Without further ado, here are my rankings of the top 30 quarterbacks as voted by eleven experts from such websites as, and The average ranking is the first number after the player’s name and the standard deviation is the second. I realize this is very much amateur hour at the statistical analysis of fantasy sports table, much less the statistics table.

1. Manning 1.00 0

2. Palmer 2.55 0.82
3. Brees 3.27 1.10
4. Brady 3.82 0.98
5. Bulger 4.82 1.17

6. McNabb 6.82 2.68

7. Young 8.55 2.38
8. Kitna 8.91 2.77
9. Romo 9.64 1.86
10. Hasselbeck 9.73 1.62
11. Vick 10.64 3.20

12. Leinart 12.45 2.66
13. E. Manning 13.73* 2.83
14. Cutler 13.73* 4.43
15. Rivers 13.91 2.39

16. Roethlisberger 15.45 2.11
17. Favre 16.09 1.51

18. Smith 19.73 1.95
19. Losman 19.82 3.16
20. Grossman 20.91 3.88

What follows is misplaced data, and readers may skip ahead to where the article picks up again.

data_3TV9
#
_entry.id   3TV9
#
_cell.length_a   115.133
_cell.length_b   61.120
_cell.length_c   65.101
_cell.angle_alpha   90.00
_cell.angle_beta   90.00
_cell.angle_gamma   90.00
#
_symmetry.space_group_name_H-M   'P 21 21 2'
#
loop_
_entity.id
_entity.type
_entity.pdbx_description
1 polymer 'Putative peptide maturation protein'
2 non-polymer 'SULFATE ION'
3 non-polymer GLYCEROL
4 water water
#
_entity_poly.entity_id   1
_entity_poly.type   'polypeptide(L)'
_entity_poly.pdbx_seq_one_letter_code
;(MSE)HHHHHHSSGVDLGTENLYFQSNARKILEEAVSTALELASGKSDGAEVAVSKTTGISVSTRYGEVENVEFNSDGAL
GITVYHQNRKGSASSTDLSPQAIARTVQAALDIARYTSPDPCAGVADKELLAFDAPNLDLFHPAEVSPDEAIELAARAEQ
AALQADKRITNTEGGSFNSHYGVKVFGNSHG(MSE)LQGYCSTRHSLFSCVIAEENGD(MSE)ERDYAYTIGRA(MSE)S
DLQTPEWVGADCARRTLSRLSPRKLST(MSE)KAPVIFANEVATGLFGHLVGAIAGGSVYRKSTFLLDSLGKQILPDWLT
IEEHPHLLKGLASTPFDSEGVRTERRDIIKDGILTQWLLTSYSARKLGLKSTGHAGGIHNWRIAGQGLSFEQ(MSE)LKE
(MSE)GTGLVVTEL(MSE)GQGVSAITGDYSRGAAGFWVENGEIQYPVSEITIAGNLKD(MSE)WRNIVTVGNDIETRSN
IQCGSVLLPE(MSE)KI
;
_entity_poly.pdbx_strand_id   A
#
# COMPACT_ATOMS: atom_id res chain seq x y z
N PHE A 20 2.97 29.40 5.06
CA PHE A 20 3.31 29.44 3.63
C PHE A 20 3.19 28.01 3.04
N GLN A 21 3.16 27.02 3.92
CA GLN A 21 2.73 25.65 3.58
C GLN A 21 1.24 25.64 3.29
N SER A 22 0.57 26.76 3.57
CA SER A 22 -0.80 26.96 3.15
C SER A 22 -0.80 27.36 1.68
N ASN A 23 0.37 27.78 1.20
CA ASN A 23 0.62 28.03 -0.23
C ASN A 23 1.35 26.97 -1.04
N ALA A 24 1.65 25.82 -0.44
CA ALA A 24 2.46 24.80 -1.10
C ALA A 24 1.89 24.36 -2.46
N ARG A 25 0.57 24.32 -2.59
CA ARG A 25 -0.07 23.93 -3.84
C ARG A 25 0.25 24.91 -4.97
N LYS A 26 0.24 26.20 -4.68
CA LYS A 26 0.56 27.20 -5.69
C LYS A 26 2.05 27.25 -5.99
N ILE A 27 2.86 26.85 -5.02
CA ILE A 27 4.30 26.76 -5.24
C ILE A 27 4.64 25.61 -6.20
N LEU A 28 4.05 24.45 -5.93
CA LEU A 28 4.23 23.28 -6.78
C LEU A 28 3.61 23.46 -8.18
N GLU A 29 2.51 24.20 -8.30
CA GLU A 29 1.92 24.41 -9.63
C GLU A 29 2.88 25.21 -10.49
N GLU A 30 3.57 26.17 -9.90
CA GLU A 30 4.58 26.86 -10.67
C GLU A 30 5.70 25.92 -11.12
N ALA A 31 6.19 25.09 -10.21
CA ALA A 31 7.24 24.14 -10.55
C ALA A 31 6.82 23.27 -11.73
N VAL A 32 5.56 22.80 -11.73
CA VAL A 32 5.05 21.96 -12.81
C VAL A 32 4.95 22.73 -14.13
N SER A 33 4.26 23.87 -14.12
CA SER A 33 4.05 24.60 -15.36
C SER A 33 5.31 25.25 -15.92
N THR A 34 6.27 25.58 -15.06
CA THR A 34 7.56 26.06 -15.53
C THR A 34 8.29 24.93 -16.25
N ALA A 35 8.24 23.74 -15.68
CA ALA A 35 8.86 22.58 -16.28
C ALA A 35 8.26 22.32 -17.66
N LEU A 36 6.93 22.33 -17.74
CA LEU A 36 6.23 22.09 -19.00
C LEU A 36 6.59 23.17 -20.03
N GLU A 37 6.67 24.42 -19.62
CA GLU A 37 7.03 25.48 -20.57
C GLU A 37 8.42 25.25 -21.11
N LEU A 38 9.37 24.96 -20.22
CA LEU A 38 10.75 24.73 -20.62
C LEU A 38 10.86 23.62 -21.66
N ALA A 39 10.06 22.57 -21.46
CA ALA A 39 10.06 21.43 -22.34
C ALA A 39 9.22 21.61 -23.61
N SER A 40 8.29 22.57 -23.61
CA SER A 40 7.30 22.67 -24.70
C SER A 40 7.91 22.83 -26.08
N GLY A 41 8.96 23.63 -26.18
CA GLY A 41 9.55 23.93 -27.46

21. Delhomme 21.00 1.48
22. Pennington 22.00 2.72
23. Schaub 22.09 3.45
24. McNair 22.20 2.49

25. Campbell 24.50 2.22
26. Green 25.80 2.94

27. Leftwich 27.60 2.17
28. Jackson 28.20 2.94
29. Garcia 29.20 3.89
30. Russell 30.78 2.39

*The tie for 13th place went to Eli Manning because his standard deviation was lower. One website ( ranked Cutler at 24th. I try to be risk averse in my draft picks, so I went with the safer of the two. If you don’t know what standard deviation is, my hazy recollection/wikipedia lookup definition is that it’s a measure of how closely the data points are grouped around the mean. So, a lower standard deviation means that the rankings were more closely grouped around the average ranking for that individual player.